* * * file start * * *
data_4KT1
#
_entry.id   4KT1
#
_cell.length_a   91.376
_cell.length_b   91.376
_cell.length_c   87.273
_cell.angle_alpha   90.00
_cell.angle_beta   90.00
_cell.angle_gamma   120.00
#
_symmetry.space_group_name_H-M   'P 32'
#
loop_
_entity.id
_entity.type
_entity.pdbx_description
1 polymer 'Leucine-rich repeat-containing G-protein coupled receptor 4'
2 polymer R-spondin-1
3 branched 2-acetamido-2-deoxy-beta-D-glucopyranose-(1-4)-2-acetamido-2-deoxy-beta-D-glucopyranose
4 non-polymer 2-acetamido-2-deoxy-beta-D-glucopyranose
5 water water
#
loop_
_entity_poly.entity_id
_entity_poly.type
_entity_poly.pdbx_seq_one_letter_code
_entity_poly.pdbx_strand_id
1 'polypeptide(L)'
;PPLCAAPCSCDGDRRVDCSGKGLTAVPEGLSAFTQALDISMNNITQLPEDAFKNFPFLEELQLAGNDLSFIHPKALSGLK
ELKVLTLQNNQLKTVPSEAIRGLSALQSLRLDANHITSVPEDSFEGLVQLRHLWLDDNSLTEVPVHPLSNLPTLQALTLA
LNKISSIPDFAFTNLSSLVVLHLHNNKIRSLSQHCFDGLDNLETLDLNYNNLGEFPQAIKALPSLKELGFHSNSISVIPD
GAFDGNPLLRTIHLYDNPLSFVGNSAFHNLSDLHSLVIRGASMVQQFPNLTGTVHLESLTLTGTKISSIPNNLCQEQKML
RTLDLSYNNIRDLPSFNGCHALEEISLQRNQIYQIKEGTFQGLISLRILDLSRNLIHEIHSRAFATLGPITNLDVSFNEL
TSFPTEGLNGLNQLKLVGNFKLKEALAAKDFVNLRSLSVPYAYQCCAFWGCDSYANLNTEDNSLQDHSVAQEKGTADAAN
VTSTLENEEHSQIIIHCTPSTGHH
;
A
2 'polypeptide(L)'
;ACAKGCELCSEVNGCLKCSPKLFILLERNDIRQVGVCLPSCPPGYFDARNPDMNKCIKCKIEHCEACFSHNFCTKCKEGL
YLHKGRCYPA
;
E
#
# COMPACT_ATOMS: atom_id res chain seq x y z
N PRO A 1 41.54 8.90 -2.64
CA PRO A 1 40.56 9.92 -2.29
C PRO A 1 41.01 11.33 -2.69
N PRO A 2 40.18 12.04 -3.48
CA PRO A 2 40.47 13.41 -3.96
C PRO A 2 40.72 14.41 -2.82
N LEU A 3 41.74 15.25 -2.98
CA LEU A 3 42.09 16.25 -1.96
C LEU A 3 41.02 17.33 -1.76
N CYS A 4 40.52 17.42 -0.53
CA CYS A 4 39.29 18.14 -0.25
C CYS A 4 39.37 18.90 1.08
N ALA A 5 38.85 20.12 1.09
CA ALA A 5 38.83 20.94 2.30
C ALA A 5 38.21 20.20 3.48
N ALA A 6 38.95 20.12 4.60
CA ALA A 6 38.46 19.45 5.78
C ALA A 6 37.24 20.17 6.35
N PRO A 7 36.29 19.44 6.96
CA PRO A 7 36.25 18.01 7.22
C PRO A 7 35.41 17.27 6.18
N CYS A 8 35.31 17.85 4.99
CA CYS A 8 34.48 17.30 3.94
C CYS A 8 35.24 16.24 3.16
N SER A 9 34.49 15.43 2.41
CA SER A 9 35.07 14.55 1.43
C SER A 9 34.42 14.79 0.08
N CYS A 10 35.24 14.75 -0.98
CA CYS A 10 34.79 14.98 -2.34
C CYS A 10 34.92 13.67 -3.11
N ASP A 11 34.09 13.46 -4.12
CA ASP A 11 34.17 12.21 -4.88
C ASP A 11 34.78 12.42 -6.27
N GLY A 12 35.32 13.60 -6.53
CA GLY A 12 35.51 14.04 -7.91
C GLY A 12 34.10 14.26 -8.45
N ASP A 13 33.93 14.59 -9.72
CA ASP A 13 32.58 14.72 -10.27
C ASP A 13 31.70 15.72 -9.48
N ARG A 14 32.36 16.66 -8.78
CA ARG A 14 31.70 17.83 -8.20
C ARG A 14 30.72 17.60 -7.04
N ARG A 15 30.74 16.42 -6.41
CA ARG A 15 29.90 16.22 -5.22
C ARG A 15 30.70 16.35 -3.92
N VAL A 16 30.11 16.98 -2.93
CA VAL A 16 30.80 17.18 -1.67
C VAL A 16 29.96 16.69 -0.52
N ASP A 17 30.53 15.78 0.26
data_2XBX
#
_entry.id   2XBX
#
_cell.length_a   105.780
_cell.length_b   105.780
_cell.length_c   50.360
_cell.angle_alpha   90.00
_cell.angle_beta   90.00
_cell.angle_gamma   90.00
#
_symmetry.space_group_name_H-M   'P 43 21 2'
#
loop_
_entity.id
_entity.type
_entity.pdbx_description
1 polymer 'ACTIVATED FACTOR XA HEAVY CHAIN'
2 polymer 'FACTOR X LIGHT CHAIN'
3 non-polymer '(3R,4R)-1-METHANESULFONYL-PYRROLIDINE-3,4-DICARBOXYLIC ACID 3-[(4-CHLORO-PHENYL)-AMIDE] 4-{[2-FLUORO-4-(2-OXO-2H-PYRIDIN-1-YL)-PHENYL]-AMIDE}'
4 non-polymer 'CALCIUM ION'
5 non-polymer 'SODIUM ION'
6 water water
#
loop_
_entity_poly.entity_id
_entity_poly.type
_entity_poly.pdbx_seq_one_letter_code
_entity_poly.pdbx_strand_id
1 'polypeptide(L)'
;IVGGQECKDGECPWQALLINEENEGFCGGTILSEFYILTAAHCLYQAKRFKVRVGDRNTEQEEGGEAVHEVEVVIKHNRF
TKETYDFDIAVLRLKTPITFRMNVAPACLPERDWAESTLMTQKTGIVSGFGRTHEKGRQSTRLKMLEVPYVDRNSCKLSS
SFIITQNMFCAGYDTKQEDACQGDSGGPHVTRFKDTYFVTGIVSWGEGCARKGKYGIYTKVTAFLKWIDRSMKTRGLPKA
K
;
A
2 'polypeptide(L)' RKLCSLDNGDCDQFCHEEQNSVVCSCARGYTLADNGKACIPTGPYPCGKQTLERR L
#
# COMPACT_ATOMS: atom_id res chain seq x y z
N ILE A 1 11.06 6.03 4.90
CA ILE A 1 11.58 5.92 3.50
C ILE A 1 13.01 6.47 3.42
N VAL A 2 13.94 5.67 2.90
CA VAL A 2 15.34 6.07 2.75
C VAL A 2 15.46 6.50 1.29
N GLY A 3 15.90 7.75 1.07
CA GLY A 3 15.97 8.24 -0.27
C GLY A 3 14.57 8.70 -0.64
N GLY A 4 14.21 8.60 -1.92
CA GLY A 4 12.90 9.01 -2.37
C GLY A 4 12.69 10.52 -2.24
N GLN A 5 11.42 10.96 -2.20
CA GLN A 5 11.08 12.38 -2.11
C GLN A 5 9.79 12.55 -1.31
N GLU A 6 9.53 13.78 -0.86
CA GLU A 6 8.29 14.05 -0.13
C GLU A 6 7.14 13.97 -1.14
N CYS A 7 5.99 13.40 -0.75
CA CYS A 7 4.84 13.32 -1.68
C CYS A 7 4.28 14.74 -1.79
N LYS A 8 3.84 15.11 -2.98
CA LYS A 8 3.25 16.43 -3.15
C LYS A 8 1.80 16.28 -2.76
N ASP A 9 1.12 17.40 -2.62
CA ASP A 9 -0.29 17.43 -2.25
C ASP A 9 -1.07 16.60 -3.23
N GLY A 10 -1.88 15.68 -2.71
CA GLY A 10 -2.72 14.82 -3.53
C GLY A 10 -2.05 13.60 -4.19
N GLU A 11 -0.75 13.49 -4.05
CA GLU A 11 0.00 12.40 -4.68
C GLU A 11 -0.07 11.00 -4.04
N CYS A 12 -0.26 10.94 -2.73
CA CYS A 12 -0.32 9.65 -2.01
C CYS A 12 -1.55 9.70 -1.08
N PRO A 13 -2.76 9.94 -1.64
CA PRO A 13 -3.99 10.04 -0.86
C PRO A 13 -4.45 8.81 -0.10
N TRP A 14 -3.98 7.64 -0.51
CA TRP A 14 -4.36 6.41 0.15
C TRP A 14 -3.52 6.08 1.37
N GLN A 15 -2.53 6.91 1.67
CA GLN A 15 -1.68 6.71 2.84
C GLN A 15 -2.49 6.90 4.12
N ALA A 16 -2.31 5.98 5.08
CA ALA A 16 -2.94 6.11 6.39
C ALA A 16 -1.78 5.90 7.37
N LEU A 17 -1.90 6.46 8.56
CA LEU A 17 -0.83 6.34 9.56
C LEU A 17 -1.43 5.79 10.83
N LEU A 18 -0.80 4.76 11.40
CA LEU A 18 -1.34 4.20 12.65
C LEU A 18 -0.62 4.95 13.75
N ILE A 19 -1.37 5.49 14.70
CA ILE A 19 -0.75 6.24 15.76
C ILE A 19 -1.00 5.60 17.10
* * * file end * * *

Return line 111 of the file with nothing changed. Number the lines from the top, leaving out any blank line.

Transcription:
_entity.pdbx_description